The more common name for a Saturday number is
a Polydivisible number
There is a good argument for believing that they cannot grow to any length:
If you remove the last digit from a Polydivisible number you get a smaller Polydivisible number. Conversely, you can only get a length $n$ Polydivisible number if you append a digit $d$ to a length $n-1$ Polydivisible number $q$. For that to work you need $q,d$ to be such that $10q+d\equiv 0 \bmod n$. Only $10$ values are possible for the digit $d$, so no more than $10$ out of $n$ residue classes for $10q \bmod n$ allow this extension to work. Assuming that each residue class is equally probable, the probability that you can extend a Polydivisible number is $10/n$, so when $n>10$ you expected there to be fewer Polydivisible numbers remaining each time you try to extend them.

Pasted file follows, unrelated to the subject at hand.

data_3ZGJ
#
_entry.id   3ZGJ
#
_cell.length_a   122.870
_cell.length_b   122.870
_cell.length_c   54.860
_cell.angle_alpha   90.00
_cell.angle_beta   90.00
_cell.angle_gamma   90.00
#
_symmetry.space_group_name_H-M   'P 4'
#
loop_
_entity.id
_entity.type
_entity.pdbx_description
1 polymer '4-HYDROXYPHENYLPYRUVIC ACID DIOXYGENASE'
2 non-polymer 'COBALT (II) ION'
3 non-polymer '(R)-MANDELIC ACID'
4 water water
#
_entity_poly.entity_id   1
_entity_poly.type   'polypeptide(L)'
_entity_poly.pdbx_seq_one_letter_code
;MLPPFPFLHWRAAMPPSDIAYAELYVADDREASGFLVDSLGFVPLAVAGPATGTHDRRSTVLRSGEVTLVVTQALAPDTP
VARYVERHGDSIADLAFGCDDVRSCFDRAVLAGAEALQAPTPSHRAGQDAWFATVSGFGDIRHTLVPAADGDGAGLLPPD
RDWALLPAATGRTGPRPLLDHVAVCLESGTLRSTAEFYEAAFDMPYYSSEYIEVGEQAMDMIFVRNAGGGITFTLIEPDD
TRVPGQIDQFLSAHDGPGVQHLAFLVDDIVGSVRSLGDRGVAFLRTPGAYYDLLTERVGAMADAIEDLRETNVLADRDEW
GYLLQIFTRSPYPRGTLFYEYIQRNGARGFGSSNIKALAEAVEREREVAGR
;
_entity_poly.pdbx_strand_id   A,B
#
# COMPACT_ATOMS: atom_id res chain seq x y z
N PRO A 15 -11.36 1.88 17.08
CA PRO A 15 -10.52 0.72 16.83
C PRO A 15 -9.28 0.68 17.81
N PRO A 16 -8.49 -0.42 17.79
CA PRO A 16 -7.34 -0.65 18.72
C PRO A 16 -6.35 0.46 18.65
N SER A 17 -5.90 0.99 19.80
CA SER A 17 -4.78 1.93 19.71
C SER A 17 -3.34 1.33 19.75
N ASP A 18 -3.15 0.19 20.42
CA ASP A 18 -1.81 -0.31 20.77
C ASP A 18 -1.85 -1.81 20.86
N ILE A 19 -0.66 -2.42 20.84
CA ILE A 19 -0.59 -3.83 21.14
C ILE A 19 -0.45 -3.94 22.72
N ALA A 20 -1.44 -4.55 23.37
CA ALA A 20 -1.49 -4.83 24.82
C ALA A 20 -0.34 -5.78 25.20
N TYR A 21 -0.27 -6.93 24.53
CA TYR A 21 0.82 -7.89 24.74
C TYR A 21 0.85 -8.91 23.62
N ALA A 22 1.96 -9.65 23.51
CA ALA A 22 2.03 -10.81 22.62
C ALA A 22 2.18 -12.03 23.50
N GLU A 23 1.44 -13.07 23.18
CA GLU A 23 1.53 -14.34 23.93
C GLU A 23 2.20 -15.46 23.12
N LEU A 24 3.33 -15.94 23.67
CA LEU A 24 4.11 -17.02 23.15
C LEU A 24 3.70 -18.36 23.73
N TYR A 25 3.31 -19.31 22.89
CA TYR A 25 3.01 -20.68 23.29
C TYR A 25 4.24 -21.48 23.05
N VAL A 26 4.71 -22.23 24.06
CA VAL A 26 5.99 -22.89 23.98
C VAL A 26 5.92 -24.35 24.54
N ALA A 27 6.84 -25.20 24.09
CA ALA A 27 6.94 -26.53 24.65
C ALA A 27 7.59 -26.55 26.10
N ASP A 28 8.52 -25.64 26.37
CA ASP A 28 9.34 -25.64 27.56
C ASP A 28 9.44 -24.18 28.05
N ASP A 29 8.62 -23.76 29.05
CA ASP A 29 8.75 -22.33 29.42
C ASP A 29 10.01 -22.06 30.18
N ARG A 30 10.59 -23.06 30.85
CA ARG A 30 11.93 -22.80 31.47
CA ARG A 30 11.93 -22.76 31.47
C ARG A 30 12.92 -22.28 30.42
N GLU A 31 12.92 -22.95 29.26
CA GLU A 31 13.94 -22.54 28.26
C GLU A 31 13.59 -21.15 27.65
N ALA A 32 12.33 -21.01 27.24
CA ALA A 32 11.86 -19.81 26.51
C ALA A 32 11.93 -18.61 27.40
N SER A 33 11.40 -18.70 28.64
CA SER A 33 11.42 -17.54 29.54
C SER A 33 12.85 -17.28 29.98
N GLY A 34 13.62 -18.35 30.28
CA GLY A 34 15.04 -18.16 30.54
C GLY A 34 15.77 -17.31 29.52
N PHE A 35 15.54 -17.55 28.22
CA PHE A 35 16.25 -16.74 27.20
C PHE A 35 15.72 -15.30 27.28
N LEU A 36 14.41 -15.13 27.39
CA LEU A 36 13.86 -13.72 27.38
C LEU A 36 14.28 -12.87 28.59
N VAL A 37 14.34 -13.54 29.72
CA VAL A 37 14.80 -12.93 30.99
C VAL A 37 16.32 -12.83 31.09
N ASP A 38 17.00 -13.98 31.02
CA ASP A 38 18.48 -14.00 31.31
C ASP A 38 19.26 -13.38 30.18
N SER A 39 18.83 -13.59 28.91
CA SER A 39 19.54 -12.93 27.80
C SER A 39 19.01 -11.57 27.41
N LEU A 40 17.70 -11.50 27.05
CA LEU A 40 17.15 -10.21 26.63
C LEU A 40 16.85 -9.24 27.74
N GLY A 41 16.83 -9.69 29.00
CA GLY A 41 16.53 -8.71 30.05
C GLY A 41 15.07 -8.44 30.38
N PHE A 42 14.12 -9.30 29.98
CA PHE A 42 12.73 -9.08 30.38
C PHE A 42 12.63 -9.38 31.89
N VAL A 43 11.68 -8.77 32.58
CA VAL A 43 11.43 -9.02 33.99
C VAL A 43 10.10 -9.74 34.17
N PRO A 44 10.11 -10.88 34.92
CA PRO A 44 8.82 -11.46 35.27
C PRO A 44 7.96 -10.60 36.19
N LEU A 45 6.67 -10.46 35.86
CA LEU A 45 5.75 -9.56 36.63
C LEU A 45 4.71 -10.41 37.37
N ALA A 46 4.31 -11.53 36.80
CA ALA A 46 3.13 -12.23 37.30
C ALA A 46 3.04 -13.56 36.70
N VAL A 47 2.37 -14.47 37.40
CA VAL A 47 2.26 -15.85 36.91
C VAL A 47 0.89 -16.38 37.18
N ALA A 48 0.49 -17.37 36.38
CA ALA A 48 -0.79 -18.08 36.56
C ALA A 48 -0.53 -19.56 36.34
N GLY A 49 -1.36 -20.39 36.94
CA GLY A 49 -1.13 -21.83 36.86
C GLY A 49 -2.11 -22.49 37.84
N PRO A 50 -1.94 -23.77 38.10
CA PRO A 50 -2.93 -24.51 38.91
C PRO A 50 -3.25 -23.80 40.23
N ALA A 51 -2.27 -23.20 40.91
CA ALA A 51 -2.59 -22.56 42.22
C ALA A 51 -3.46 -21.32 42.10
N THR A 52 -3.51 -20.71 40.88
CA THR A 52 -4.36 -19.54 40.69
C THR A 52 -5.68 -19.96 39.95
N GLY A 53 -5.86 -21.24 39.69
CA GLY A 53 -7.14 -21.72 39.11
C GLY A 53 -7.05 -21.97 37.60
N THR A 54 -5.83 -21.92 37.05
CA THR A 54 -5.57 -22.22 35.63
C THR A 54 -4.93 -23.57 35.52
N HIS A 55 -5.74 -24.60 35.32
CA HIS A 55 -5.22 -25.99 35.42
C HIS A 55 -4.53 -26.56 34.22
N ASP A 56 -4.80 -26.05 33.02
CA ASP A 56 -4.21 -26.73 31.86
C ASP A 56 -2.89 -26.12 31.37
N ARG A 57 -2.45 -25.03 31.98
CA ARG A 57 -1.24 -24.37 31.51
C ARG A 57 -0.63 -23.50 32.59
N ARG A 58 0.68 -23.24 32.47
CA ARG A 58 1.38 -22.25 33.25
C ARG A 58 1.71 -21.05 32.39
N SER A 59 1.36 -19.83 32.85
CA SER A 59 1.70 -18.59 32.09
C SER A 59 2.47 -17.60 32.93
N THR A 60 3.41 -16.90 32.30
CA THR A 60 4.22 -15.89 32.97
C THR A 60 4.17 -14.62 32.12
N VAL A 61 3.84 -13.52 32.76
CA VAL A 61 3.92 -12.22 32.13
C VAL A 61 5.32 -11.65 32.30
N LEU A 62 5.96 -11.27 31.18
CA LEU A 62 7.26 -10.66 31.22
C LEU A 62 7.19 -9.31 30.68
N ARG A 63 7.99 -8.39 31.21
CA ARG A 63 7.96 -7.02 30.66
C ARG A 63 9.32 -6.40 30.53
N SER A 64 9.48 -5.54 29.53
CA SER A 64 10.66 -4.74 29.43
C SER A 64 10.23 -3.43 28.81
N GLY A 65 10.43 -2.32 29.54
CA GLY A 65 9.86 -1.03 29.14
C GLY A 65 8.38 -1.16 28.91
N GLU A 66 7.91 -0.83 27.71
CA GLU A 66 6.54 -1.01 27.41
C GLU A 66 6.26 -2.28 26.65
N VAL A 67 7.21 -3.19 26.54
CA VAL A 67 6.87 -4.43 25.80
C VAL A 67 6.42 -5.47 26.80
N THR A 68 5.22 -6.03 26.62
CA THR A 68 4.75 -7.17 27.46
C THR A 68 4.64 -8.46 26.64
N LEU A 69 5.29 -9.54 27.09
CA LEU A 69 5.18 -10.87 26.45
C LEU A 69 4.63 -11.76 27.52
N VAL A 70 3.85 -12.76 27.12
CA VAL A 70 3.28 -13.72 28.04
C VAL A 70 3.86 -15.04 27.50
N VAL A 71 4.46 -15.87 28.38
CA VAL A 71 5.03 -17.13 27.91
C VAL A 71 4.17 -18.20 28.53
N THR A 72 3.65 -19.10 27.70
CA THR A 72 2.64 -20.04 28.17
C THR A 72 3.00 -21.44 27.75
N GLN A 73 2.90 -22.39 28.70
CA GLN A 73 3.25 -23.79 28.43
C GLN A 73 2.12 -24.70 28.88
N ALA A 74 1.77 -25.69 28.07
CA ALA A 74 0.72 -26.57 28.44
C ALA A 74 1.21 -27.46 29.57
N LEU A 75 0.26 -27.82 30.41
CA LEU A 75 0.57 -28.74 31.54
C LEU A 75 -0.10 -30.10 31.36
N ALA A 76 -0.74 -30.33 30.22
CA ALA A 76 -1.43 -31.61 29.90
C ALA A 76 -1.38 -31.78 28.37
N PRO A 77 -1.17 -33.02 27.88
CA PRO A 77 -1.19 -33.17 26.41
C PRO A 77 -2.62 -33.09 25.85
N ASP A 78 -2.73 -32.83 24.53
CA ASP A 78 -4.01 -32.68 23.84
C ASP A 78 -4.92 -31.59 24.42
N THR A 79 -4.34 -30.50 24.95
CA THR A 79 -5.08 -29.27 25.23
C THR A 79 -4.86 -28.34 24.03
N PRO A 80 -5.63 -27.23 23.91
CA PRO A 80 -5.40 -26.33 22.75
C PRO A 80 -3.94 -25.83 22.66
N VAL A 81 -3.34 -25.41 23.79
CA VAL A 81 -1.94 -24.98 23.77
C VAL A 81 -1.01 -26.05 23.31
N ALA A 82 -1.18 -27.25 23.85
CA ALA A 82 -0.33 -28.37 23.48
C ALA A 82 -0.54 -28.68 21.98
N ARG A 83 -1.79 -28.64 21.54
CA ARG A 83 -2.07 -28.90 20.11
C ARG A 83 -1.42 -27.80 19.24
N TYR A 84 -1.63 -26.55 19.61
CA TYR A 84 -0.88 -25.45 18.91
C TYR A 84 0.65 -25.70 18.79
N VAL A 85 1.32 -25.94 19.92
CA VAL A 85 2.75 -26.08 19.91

The longest Saturday number is:
3608528850368400786036725, which is 25 digits long.
To be honest, I wrote a computer program to find it, and only found the common name for this type of number after I googled the number that I found. These numbers are listed in the OEIS.
For those interested, here is the simple C# program I wrote:
public static void Main()
List<BigInteger> current = new List<BigInteger>();
List<BigInteger> next = new List<BigInteger>();
for (int i = 1; i <= 9; i++)
int length = 1;
while(current.Count > 0)
foreach (var n in current)
for( int d=0; d<=9; d++)
var n2 = n * 10 + d;
if(n2 % length == 0)
var t = current;
current = next;
next = t;